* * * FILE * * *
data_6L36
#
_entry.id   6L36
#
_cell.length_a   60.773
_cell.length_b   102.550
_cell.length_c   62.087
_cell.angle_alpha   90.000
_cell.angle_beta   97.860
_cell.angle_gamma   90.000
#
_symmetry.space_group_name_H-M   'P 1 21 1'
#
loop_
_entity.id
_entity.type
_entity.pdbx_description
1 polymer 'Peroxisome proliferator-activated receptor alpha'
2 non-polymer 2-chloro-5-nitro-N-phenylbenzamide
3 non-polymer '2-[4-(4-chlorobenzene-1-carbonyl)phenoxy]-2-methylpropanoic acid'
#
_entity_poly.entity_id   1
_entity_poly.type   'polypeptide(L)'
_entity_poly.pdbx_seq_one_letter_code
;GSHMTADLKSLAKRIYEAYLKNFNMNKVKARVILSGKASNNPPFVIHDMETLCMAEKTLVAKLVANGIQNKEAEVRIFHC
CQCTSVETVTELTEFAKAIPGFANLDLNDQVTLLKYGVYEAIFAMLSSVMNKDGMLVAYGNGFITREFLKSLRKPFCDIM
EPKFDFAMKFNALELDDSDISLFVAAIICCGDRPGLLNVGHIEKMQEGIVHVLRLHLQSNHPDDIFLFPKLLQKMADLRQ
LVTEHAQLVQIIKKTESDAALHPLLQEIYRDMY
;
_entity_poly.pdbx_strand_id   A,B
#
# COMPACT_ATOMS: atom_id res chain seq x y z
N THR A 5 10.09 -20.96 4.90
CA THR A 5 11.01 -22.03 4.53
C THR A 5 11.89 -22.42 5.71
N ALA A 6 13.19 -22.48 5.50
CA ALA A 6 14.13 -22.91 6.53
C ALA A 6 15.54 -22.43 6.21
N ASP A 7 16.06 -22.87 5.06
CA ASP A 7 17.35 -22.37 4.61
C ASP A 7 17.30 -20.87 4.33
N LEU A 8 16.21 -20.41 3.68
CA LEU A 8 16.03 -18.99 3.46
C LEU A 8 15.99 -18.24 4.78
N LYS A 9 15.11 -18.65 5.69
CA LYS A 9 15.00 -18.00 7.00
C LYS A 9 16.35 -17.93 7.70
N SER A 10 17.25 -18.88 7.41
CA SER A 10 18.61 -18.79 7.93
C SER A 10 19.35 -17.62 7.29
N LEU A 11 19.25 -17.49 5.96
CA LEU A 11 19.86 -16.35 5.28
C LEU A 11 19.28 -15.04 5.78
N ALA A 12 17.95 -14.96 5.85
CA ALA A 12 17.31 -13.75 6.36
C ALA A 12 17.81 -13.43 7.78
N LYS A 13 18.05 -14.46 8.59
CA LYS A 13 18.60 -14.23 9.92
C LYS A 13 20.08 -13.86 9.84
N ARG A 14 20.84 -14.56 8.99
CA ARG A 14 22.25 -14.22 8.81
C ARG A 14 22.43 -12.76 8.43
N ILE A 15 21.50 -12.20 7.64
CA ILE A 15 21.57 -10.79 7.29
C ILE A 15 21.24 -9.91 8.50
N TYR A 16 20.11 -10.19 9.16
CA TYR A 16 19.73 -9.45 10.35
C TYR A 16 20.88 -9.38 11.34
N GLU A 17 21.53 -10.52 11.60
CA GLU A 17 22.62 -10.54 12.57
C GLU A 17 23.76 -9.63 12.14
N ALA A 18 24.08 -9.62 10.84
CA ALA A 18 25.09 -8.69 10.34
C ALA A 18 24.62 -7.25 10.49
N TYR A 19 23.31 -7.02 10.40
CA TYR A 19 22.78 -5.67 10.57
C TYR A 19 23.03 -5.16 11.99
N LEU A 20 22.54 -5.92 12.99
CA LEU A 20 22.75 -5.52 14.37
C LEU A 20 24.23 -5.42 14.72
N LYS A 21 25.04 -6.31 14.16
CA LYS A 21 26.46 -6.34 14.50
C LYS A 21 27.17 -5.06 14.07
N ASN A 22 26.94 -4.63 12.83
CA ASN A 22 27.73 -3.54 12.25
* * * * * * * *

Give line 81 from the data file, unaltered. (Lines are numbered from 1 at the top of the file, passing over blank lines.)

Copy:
N LYS A 21 25.04 -6.31 14.16